School of Electrical and Electronic Engineering

Research Environment

Research Environment

We continue to develop a supportive research community in which our postgraduate researchers can derive maximum benefit from their studies.

Professor Alex Yakolev and colleague review testing results

‌Research is managed by a School Research Committee, consisting of:

Every member of staff produces an annually-updated Individual Research Plan, which describes current activity and future plans, and contributes to the production of annual Group Research Plans. Every individual is expected to prepare at least one fully-refereed professional institution journal paper and one major grant application each year.

The School's Research Committee monitors plans and feeds back to individuals and groups to ensure adherence to School policy and to maximise opportunities for developing new areas of common interest. The research ethos in the School has been strengthened with individual researchers receiving support from fellow group members, so our research groups have evolved into genuine close-knit teams.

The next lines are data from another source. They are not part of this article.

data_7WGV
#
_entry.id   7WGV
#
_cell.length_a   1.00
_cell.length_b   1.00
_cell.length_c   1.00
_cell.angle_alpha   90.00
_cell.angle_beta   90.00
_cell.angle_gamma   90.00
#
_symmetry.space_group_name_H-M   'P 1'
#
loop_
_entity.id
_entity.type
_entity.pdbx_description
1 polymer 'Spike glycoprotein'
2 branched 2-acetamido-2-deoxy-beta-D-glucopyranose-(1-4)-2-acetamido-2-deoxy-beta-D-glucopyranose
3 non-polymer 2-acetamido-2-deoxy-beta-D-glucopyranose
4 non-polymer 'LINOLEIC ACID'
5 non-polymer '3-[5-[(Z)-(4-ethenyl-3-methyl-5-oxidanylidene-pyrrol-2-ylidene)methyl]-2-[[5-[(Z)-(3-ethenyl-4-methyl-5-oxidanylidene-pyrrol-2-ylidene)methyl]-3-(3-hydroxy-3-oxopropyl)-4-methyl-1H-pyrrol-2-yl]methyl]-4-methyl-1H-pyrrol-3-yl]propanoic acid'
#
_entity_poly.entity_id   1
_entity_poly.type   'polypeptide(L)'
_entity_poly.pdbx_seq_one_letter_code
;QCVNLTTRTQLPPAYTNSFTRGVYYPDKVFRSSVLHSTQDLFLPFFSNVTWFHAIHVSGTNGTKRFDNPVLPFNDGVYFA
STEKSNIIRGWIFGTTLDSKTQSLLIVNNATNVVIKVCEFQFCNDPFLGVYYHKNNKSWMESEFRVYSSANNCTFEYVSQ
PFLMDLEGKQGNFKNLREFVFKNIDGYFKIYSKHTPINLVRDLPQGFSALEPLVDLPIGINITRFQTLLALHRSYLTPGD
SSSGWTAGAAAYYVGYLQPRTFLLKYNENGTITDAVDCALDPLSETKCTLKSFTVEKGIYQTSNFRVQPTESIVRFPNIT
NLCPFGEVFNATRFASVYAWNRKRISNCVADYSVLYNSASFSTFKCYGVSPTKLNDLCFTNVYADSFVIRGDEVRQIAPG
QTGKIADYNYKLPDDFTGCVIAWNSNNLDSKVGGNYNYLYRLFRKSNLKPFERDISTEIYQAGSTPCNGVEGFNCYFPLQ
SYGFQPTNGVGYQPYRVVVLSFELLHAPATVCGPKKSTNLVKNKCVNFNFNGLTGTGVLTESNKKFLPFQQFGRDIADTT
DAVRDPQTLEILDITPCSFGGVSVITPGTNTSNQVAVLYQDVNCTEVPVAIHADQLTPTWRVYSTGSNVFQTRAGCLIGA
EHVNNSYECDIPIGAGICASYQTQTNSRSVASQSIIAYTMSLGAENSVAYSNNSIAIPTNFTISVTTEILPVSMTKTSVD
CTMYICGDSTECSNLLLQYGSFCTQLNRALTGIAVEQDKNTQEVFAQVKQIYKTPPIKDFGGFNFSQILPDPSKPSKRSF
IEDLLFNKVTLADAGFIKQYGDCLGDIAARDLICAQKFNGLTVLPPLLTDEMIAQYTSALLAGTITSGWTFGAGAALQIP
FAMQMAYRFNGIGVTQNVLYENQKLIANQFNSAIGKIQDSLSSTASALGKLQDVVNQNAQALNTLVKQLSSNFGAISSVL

There is an active postgraduate staff / student committee and all postgraduates are invited to submit bids directly to the annual internal equipment funding competition. Training in transferable skills is enhanced with the provision of short courses in topics such as presentation.

Since 1998 a valuable opportunity for internal dissemination and cross-fertilisation of research has come from a two-day Annual Research Conference, which is attended by all academic staff, research staff and research students. For many postgraduates the Conference is a 'safe environment' in which to make a first presentation of their work.

Our 229 (2013/2014 not including part time and distance learning) students studying on our MSc courses are an important source of high-quality UK, EU and overseas research students. We have now grown as a School to over 30 Research Active Academic staff. This has had the knock on effect that our research student numbers have grown in recent years.